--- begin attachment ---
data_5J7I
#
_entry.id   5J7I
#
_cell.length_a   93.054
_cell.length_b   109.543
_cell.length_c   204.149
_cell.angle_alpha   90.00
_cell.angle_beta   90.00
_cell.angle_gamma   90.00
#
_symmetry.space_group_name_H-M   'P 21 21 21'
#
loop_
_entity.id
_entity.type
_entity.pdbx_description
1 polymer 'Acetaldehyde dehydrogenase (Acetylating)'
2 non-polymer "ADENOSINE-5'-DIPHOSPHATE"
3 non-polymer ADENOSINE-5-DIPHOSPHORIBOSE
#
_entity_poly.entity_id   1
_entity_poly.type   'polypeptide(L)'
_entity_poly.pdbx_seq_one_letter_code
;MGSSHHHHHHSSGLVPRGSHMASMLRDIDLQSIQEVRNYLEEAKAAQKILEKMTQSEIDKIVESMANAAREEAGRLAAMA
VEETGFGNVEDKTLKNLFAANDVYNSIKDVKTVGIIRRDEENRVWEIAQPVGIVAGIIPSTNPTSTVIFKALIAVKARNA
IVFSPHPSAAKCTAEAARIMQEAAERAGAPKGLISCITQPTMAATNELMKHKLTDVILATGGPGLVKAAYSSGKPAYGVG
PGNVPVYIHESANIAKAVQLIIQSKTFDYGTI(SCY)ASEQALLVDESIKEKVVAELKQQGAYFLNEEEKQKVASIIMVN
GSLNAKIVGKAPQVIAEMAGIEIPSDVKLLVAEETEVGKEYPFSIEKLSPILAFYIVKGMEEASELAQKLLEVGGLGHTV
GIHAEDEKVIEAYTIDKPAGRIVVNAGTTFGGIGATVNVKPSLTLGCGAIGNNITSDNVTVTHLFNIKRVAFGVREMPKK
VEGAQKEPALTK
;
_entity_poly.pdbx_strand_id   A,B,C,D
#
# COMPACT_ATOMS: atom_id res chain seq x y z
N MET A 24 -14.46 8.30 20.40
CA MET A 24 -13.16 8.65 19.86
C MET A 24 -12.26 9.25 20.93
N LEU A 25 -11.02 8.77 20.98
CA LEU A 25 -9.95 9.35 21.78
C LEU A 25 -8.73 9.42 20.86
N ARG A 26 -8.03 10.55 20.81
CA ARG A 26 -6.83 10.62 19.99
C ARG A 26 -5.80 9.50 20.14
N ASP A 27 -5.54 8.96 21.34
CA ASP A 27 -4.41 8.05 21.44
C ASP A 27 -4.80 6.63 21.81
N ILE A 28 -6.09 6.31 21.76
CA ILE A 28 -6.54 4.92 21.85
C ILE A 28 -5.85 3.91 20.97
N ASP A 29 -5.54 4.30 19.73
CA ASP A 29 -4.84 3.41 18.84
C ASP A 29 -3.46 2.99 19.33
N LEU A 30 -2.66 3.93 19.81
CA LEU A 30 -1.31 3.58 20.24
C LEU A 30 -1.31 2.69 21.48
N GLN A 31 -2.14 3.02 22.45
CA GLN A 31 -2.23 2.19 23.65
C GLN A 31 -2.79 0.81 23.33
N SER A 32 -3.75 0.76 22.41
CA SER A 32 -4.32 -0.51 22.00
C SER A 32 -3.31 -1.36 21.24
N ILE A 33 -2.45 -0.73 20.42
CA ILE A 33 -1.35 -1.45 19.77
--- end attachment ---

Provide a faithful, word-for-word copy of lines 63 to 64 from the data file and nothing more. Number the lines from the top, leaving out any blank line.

N ILE A 33 -2.45 -0.73 20.42
CA ILE A 33 -1.35 -1.45 19.77